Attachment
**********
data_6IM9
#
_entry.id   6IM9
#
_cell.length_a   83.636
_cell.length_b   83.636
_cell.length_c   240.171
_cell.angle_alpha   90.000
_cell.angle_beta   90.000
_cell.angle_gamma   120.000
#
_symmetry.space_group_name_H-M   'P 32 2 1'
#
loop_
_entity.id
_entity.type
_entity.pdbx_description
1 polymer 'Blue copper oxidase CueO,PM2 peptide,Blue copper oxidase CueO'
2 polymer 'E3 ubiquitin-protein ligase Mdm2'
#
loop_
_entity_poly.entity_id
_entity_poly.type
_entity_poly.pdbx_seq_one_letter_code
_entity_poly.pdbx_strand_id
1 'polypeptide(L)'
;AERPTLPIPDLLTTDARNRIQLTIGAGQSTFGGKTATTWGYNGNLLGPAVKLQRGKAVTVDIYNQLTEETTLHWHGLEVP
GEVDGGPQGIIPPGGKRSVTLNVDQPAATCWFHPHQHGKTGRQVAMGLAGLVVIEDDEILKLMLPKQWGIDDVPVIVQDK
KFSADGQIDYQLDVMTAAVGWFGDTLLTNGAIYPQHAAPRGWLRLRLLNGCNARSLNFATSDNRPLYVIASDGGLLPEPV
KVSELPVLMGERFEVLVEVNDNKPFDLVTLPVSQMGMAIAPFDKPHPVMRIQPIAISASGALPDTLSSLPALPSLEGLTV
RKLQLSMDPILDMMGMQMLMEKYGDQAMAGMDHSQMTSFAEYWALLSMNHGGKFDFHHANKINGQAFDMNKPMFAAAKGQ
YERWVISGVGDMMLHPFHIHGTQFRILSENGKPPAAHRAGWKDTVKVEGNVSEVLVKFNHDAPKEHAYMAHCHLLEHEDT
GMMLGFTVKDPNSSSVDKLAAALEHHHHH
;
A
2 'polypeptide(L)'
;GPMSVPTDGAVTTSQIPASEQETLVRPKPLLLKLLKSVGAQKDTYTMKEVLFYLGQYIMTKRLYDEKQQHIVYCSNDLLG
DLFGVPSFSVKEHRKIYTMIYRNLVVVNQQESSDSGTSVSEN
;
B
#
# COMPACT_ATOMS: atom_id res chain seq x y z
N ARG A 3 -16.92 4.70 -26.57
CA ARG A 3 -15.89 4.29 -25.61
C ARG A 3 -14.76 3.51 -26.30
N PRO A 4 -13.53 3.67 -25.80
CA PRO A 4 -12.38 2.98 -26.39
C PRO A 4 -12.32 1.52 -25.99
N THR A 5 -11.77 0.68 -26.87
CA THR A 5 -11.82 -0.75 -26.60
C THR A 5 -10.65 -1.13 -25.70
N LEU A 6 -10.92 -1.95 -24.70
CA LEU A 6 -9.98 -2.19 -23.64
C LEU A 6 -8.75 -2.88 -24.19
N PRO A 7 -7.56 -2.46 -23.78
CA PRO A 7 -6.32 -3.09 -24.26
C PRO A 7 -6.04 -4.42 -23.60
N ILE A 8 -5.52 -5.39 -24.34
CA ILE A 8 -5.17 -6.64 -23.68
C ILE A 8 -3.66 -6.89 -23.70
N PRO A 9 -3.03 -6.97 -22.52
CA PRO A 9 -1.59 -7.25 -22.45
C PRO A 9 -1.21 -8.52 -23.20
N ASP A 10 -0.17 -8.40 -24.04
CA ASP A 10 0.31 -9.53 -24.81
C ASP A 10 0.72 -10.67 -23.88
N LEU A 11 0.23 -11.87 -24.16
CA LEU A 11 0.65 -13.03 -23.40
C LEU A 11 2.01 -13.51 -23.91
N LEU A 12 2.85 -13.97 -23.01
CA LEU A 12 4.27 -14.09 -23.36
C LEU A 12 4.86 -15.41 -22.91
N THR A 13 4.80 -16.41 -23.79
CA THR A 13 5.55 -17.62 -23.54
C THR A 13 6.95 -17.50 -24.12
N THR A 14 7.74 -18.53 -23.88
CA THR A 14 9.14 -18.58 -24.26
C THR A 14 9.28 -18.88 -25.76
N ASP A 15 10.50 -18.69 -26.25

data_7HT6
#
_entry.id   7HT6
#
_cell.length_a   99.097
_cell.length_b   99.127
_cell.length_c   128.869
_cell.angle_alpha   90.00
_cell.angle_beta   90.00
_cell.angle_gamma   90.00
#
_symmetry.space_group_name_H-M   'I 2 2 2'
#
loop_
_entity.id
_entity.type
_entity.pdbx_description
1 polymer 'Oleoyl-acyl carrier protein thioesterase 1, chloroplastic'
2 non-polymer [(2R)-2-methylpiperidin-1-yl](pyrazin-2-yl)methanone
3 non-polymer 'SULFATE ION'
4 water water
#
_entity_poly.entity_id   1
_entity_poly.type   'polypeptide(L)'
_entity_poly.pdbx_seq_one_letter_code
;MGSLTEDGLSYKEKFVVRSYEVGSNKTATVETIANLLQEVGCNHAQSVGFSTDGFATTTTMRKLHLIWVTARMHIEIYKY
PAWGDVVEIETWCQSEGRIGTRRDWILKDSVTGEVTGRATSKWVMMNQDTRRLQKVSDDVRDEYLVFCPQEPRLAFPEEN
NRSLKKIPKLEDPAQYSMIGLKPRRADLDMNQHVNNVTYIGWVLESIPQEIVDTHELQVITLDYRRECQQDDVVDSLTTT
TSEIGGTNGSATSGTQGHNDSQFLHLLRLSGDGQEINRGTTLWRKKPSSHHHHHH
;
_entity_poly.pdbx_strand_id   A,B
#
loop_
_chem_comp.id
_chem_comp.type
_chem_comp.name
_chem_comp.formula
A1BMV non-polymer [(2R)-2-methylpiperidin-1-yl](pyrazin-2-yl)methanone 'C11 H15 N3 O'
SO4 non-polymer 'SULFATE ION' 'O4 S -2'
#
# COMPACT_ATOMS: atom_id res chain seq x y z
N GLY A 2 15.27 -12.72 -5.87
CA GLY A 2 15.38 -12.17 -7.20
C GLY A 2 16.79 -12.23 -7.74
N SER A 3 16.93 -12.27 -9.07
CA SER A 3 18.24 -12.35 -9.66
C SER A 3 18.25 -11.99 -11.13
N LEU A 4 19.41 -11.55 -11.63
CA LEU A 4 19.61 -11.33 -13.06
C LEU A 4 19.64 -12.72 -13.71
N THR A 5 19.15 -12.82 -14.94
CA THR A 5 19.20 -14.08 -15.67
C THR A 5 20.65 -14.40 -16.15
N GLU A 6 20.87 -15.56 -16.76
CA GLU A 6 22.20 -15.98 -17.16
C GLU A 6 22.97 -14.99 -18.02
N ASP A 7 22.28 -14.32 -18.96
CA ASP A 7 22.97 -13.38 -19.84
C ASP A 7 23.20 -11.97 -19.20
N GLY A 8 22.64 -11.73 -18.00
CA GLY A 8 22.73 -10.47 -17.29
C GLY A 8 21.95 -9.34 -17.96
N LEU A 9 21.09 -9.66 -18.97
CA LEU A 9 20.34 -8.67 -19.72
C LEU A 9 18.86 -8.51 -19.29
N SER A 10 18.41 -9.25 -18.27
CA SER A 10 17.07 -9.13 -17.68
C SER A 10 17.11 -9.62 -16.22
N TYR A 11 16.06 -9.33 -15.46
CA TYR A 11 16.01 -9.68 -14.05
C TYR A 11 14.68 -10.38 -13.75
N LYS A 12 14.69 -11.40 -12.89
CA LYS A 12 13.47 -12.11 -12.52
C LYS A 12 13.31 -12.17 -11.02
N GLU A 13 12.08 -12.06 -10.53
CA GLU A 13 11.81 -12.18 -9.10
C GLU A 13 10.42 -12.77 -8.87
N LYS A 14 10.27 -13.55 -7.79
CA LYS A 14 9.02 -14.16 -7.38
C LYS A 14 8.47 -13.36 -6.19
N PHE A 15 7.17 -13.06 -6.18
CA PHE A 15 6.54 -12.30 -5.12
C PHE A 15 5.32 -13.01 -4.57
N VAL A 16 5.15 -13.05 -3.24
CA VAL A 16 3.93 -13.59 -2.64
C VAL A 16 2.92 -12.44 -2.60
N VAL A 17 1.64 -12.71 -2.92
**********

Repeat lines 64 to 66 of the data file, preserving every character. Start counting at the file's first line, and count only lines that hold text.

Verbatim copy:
N ASP A 10 -0.17 -8.40 -24.04
CA ASP A 10 0.31 -9.53 -24.81
C ASP A 10 0.72 -10.67 -23.88